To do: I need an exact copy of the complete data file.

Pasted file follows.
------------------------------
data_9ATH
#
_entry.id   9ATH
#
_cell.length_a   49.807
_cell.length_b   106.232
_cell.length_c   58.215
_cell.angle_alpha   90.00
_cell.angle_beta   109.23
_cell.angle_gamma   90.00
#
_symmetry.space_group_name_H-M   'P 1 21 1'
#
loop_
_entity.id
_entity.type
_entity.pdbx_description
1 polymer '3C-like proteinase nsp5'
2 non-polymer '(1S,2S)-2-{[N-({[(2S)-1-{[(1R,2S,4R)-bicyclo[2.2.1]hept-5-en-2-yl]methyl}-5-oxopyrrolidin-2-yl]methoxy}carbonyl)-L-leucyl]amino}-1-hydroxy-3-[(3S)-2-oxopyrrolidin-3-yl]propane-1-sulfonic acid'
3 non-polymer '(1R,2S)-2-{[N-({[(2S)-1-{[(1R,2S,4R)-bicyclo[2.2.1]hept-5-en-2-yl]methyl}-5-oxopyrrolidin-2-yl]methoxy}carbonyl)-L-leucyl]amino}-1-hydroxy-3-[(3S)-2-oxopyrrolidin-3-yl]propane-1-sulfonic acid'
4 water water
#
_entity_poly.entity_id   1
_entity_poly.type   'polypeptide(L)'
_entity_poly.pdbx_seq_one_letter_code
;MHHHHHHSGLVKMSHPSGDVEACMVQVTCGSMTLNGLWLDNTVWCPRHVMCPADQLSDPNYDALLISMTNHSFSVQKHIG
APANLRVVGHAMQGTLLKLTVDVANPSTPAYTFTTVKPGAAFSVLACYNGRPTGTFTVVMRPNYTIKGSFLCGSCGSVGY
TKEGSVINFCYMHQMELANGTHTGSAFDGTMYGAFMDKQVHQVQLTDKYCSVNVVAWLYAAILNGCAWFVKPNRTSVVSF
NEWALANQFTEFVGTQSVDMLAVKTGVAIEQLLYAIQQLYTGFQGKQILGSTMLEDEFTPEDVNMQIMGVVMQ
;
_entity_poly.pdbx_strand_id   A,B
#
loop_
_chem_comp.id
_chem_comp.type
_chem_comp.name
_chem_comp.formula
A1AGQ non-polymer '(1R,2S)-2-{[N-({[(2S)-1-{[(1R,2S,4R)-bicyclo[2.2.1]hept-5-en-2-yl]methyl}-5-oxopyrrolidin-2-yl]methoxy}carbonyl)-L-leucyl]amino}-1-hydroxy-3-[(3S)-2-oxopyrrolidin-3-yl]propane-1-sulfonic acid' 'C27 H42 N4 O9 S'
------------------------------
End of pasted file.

data_9ATH
#
_entry.id   9ATH
#
_cell.length_a   49.807
_cell.length_b   106.232
_cell.length_c   58.215
_cell.angle_alpha   90.00
_cell.angle_beta   109.23
_cell.angle_gamma   90.00
#
_symmetry.space_group_name_H-M   'P 1 21 1'
#
loop_
_entity.id
_entity.type
_entity.pdbx_description
1 polymer '3C-like proteinase nsp5'
2 non-polymer '(1S,2S)-2-{[N-({[(2S)-1-{[(1R,2S,4R)-bicyclo[2.2.1]hept-5-en-2-yl]methyl}-5-oxopyrrolidin-2-yl]methoxy}carbonyl)-L-leucyl]amino}-1-hydroxy-3-[(3S)-2-oxopyrrolidin-3-yl]propane-1-sulfonic acid'
3 non-polymer '(1R,2S)-2-{[N-({[(2S)-1-{[(1R,2S,4R)-bicyclo[2.2.1]hept-5-en-2-yl]methyl}-5-oxopyrrolidin-2-yl]methoxy}carbonyl)-L-leucyl]amino}-1-hydroxy-3-[(3S)-2-oxopyrrolidin-3-yl]propane-1-sulfonic acid'
4 water water
#
_entity_poly.entity_id   1
_entity_poly.type   'polypeptide(L)'
_entity_poly.pdbx_seq_one_letter_code
;MHHHHHHSGLVKMSHPSGDVEACMVQVTCGSMTLNGLWLDNTVWCPRHVMCPADQLSDPNYDALLISMTNHSFSVQKHIG
APANLRVVGHAMQGTLLKLTVDVANPSTPAYTFTTVKPGAAFSVLACYNGRPTGTFTVVMRPNYTIKGSFLCGSCGSVGY
TKEGSVINFCYMHQMELANGTHTGSAFDGTMYGAFMDKQVHQVQLTDKYCSVNVVAWLYAAILNGCAWFVKPNRTSVVSF
NEWALANQFTEFVGTQSVDMLAVKTGVAIEQLLYAIQQLYTGFQGKQILGSTMLEDEFTPEDVNMQIMGVVMQ
;
_entity_poly.pdbx_strand_id   A,B
#
loop_
_chem_comp.id
_chem_comp.type
_chem_comp.name
_chem_comp.formula
A1AGQ non-polymer '(1R,2S)-2-{[N-({[(2S)-1-{[(1R,2S,4R)-bicyclo[2.2.1]hept-5-en-2-yl]methyl}-5-oxopyrrolidin-2-yl]methoxy}carbonyl)-L-leucyl]amino}-1-hydroxy-3-[(3S)-2-oxopyrrolidin-3-yl]propane-1-sulfonic acid' 'C27 H42 N4 O9 S'